Obsession has absolutely nothing to do with love, but everything to do with the twilight zone, says Susan Erasmus. Do we specialise in this in SA?
The grim story of Andrea Venter, who was allegedly hit in the face and stabbed to death by a stalker ex-boyfriend, must resonate with everyone who has ever been scared of a current or former partner.
While such stalking cases are by no means restricted to SA, we do seem to have an awful lot of these incidents, often involving guns, always involving a jealous ex of some sort, and frequently ending in the death of one or both people. Sometimes a few bystanders get taken out as well.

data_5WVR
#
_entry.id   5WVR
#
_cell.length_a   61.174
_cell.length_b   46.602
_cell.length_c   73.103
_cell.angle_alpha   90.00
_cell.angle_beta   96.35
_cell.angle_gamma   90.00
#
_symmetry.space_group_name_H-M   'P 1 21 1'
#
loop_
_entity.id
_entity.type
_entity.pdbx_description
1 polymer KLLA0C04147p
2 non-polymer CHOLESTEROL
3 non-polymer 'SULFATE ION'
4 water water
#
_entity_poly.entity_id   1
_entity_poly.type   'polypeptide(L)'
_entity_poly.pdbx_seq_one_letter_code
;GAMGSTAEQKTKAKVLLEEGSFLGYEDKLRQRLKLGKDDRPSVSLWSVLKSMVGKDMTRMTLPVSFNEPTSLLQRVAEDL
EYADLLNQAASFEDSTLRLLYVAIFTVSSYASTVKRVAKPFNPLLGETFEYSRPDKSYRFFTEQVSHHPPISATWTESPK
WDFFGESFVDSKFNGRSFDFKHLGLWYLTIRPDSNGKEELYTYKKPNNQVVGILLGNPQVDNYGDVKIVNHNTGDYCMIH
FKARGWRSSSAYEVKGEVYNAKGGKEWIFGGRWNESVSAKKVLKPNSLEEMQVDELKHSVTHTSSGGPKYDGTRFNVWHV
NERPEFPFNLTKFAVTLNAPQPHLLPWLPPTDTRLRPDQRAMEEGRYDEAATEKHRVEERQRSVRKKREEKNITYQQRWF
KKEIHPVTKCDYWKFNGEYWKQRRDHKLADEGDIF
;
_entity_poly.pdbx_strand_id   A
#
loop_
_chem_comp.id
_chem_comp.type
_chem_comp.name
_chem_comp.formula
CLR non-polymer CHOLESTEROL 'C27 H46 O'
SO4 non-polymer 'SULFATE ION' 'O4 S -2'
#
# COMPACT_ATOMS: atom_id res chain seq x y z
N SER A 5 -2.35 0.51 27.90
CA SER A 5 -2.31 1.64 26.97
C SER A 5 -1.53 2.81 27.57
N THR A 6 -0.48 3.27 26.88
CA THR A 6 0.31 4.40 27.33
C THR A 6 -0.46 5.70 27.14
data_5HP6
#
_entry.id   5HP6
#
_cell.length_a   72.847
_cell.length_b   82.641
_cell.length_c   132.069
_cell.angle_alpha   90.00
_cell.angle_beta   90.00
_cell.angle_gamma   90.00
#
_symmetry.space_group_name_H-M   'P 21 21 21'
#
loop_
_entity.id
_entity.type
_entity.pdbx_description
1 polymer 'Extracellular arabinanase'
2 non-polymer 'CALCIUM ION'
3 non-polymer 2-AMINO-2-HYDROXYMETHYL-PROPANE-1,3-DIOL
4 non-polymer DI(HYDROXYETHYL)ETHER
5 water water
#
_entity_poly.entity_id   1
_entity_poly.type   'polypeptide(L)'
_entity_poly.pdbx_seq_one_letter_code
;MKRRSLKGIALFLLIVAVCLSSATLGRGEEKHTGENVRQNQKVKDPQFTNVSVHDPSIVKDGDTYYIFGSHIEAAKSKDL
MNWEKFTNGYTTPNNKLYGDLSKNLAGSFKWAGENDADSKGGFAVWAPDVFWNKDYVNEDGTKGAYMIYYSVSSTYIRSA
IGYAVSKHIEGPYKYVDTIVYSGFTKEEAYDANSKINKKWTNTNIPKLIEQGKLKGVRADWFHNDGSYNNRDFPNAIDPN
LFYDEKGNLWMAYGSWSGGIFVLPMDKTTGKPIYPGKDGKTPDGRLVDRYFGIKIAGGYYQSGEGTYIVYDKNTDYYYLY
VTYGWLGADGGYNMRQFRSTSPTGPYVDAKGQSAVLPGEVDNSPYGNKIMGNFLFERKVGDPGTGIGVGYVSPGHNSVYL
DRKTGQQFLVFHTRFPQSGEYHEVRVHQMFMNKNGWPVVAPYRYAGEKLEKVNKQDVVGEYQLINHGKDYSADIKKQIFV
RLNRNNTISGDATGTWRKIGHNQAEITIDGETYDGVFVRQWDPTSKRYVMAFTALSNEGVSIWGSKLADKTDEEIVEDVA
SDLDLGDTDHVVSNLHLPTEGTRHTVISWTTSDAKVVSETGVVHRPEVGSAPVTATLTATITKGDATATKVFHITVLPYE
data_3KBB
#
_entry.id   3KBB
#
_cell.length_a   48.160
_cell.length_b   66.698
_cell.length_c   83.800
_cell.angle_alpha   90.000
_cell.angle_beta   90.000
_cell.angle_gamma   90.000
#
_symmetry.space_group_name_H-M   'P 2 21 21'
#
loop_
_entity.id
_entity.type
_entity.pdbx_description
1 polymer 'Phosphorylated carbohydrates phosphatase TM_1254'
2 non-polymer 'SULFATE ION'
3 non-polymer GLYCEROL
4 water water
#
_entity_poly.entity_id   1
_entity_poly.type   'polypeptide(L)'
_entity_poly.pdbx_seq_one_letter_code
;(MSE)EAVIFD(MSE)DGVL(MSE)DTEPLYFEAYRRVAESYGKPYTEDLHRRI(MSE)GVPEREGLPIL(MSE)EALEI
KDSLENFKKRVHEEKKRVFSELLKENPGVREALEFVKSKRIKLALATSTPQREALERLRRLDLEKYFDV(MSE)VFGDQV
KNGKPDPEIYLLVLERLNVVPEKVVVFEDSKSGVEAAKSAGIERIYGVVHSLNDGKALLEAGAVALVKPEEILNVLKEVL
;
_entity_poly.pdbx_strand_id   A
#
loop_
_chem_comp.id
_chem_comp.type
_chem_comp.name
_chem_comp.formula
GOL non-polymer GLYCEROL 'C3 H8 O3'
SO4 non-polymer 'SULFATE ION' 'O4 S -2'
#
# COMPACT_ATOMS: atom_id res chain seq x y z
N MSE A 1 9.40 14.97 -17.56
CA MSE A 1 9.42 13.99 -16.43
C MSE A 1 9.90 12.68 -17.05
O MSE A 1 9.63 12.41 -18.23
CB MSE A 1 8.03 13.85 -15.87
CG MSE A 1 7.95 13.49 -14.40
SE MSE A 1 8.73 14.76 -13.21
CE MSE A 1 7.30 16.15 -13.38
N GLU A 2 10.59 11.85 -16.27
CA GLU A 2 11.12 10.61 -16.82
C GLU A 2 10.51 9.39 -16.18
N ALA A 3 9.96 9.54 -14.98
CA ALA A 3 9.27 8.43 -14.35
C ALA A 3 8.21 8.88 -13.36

Given the high degree of violence in our society, it is probably no surprise that this is reflected in people's personal relationships, or the aftermath thereof.
If you're wondering how people get involved with anyone who can do something like this, here's the answer: for months this person will be charm personified, until he or she is absolutely certain that the victim is hooked on their approval. And has been systematically isolated.
Imagine for a moment what this poor woman in Johannesburg went through: she got an interdict against this man, presumably fled to another city, and tried to restart her life, while all the time knowing to which lengths he would go to find her, and what he was capable of doing. And no-one could do anything to help until he actually did something to her. This truly must be the twilight zone. Many people live in it and feel that they are beyond the reach of society's protective measures, such as they are.